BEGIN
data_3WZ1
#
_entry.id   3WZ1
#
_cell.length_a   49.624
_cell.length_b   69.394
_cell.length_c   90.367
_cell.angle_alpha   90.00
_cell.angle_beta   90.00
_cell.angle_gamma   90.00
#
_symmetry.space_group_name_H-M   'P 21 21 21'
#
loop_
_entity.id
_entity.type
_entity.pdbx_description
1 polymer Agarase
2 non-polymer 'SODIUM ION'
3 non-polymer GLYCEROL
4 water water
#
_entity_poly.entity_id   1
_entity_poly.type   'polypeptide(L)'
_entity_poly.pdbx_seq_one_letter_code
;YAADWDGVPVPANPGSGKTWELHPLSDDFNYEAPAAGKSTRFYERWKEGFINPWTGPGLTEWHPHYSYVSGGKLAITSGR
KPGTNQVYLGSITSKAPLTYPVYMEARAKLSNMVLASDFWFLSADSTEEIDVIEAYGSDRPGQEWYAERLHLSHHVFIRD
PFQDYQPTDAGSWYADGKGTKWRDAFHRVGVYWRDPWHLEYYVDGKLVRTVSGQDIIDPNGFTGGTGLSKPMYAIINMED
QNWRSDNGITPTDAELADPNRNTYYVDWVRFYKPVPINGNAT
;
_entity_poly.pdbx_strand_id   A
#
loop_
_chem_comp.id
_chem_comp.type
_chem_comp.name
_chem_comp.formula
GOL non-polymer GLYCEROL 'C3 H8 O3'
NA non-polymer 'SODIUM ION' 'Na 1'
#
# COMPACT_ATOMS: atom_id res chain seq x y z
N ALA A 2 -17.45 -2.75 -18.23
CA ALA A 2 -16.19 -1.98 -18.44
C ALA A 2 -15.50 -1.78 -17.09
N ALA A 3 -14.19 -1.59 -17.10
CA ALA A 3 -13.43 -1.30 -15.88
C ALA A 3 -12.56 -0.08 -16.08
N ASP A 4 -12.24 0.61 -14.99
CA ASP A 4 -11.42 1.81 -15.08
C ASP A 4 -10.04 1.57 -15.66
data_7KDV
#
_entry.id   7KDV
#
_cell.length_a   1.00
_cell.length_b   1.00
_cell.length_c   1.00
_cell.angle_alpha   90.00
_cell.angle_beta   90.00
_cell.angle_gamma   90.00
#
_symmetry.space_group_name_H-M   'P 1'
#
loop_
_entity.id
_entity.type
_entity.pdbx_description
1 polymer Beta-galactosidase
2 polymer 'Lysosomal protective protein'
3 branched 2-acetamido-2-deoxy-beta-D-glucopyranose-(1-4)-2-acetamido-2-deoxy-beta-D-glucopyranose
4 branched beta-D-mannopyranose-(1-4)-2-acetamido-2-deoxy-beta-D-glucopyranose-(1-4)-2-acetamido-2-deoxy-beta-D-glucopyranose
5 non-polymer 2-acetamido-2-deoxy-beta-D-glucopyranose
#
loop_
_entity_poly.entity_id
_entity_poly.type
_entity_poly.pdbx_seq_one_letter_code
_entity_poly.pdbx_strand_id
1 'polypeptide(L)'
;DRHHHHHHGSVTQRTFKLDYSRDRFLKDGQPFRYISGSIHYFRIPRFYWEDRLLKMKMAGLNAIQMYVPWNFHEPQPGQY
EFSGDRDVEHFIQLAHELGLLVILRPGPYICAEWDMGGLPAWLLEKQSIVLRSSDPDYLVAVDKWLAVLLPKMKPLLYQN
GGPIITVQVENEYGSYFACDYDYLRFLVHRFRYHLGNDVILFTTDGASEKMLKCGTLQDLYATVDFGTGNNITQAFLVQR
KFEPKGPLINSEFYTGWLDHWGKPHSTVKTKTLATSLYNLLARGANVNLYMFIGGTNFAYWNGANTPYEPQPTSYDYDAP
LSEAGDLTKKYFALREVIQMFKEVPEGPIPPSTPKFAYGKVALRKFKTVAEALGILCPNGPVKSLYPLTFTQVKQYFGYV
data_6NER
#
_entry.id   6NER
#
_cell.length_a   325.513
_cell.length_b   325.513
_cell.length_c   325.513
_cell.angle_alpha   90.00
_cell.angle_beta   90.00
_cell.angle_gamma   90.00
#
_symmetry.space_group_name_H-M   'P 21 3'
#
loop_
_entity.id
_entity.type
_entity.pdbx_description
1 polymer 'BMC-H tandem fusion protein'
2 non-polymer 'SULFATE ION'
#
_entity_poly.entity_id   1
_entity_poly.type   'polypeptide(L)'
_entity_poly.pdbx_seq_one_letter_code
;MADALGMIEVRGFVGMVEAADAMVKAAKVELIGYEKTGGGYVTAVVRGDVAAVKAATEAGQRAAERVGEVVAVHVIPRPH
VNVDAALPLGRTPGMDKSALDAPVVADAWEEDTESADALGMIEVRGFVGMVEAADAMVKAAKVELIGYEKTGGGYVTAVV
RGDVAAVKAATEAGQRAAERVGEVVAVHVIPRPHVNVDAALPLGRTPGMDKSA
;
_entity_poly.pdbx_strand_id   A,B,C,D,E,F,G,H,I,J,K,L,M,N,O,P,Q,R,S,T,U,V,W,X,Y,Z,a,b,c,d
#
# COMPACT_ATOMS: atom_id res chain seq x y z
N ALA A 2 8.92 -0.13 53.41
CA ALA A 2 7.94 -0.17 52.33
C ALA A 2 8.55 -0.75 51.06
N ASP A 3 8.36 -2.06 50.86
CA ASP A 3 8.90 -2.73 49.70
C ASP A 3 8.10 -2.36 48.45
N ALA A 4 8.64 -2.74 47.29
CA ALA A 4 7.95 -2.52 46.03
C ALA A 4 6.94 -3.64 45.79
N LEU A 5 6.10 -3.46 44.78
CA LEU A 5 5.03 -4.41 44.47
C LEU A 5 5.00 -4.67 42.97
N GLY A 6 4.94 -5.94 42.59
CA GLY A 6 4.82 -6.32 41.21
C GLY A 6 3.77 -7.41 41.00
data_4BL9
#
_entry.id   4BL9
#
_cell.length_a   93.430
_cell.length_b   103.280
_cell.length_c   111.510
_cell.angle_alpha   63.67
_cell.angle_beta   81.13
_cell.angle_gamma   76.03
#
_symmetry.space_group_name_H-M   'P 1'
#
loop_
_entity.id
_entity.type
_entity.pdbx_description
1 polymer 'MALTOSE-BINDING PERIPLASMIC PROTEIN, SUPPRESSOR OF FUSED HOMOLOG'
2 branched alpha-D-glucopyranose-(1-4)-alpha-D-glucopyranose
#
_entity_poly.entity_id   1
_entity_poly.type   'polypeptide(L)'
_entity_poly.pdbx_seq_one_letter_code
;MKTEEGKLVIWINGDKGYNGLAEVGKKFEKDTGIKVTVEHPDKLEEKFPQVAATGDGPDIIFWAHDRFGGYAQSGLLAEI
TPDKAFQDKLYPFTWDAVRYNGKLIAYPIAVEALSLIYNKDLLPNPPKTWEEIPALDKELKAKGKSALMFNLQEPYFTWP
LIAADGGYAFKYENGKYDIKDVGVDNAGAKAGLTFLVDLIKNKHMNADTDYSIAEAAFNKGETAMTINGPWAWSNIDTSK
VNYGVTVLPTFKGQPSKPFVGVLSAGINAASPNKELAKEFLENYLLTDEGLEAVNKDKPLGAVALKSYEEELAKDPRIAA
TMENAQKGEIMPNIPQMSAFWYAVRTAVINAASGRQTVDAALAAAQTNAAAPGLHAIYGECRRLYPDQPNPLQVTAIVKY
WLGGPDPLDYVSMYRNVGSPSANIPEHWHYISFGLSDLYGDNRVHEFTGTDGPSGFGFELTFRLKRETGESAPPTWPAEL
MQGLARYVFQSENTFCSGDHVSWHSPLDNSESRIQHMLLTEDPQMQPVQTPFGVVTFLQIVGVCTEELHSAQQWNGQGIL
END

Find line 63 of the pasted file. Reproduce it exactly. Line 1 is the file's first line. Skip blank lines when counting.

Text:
#